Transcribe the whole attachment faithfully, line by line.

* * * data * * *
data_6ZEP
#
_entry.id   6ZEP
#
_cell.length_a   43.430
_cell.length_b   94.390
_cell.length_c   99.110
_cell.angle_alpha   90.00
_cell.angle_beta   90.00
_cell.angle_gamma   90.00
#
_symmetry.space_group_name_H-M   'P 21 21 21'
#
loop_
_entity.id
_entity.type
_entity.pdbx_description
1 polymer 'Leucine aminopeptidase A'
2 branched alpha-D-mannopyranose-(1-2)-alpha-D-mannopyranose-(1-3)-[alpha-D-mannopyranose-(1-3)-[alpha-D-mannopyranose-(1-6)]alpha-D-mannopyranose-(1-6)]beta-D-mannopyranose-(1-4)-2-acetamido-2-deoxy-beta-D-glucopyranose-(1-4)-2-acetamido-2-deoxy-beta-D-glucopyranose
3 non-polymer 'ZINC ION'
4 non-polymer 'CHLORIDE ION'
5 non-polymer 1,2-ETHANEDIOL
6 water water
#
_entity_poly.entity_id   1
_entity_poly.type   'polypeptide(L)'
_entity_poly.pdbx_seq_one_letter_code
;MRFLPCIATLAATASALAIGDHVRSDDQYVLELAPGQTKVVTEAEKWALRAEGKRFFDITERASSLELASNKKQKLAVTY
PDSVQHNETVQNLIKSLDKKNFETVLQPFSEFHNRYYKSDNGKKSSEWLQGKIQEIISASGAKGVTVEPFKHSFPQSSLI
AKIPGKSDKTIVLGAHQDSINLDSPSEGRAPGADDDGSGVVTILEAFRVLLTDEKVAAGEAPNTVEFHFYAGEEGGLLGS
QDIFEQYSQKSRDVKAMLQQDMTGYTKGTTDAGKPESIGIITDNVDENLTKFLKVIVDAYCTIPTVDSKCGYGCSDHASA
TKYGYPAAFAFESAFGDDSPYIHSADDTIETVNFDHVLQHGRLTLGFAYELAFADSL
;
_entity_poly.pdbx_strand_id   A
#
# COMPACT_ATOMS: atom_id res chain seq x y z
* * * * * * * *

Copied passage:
data_6ZEP
#
_entry.id   6ZEP
#
_cell.length_a   43.430
_cell.length_b   94.390
_cell.length_c   99.110
_cell.angle_alpha   90.00
_cell.angle_beta   90.00
_cell.angle_gamma   90.00
#
_symmetry.space_group_name_H-M   'P 21 21 21'
#
loop_
_entity.id
_entity.type
_entity.pdbx_description
1 polymer 'Leucine aminopeptidase A'
2 branched alpha-D-mannopyranose-(1-2)-alpha-D-mannopyranose-(1-3)-[alpha-D-mannopyranose-(1-3)-[alpha-D-mannopyranose-(1-6)]alpha-D-mannopyranose-(1-6)]beta-D-mannopyranose-(1-4)-2-acetamido-2-deoxy-beta-D-glucopyranose-(1-4)-2-acetamido-2-deoxy-beta-D-glucopyranose
3 non-polymer 'ZINC ION'
4 non-polymer 'CHLORIDE ION'
5 non-polymer 1,2-ETHANEDIOL
6 water water
#
_entity_poly.entity_id   1
_entity_poly.type   'polypeptide(L)'
_entity_poly.pdbx_seq_one_letter_code
;MRFLPCIATLAATASALAIGDHVRSDDQYVLELAPGQTKVVTEAEKWALRAEGKRFFDITERASSLELASNKKQKLAVTY
PDSVQHNETVQNLIKSLDKKNFETVLQPFSEFHNRYYKSDNGKKSSEWLQGKIQEIISASGAKGVTVEPFKHSFPQSSLI
AKIPGKSDKTIVLGAHQDSINLDSPSEGRAPGADDDGSGVVTILEAFRVLLTDEKVAAGEAPNTVEFHFYAGEEGGLLGS
QDIFEQYSQKSRDVKAMLQQDMTGYTKGTTDAGKPESIGIITDNVDENLTKFLKVIVDAYCTIPTVDSKCGYGCSDHASA
TKYGYPAAFAFESAFGDDSPYIHSADDTIETVNFDHVLQHGRLTLGFAYELAFADSL
;
_entity_poly.pdbx_strand_id   A
#
# COMPACT_ATOMS: atom_id res chain seq x y z